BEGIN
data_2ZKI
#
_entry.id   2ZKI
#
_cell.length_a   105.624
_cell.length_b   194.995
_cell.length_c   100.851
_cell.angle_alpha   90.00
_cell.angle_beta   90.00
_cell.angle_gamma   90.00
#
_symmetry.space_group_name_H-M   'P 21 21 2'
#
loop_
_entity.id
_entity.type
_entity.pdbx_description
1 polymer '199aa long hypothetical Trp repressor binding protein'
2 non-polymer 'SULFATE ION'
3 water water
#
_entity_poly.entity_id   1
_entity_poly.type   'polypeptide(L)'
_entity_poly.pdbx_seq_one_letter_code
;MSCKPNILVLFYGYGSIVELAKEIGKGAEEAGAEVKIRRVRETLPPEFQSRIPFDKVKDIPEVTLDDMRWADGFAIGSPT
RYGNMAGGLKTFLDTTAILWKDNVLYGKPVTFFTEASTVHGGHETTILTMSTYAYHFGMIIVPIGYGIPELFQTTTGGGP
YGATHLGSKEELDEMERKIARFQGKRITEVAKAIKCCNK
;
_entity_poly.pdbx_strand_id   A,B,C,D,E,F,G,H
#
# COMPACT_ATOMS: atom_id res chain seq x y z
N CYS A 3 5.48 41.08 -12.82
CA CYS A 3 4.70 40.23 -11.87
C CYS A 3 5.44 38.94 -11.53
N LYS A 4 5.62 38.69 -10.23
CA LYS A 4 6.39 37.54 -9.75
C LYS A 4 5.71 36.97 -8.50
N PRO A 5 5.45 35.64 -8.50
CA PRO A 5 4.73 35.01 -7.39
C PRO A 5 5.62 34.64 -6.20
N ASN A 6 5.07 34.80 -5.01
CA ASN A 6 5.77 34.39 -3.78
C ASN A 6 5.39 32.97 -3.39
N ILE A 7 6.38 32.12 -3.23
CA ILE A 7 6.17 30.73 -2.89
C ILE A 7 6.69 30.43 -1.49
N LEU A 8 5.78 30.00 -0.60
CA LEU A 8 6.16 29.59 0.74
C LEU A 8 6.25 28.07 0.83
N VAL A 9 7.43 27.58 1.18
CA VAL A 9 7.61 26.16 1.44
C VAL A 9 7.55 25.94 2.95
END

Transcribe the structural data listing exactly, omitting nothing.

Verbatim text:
data_2ZKI
#
_entry.id   2ZKI
#
_cell.length_a   105.624
_cell.length_b   194.995
_cell.length_c   100.851
_cell.angle_alpha   90.00
_cell.angle_beta   90.00
_cell.angle_gamma   90.00
#
_symmetry.space_group_name_H-M   'P 21 21 2'
#
loop_
_entity.id
_entity.type
_entity.pdbx_description
1 polymer '199aa long hypothetical Trp repressor binding protein'
2 non-polymer 'SULFATE ION'
3 water water
#
_entity_poly.entity_id   1
_entity_poly.type   'polypeptide(L)'
_entity_poly.pdbx_seq_one_letter_code
;MSCKPNILVLFYGYGSIVELAKEIGKGAEEAGAEVKIRRVRETLPPEFQSRIPFDKVKDIPEVTLDDMRWADGFAIGSPT
RYGNMAGGLKTFLDTTAILWKDNVLYGKPVTFFTEASTVHGGHETTILTMSTYAYHFGMIIVPIGYGIPELFQTTTGGGP
YGATHLGSKEELDEMERKIARFQGKRITEVAKAIKCCNK
;
_entity_poly.pdbx_strand_id   A,B,C,D,E,F,G,H
#
# COMPACT_ATOMS: atom_id res chain seq x y z
N CYS A 3 5.48 41.08 -12.82
CA CYS A 3 4.70 40.23 -11.87
C CYS A 3 5.44 38.94 -11.53
N LYS A 4 5.62 38.69 -10.23
CA LYS A 4 6.39 37.54 -9.75
C LYS A 4 5.71 36.97 -8.50
N PRO A 5 5.45 35.64 -8.50
CA PRO A 5 4.73 35.01 -7.39
C PRO A 5 5.62 34.64 -6.20
N ASN A 6 5.07 34.80 -5.01
CA ASN A 6 5.77 34.39 -3.78
C ASN A 6 5.39 32.97 -3.39
N ILE A 7 6.38 32.12 -3.23
CA ILE A 7 6.17 30.73 -2.89
C ILE A 7 6.69 30.43 -1.49
N LEU A 8 5.78 30.00 -0.60
CA LEU A 8 6.16 29.59 0.74
C LEU A 8 6.25 28.07 0.83
N VAL A 9 7.43 27.58 1.18
CA VAL A 9 7.61 26.16 1.44
C VAL A 9 7.55 25.94 2.95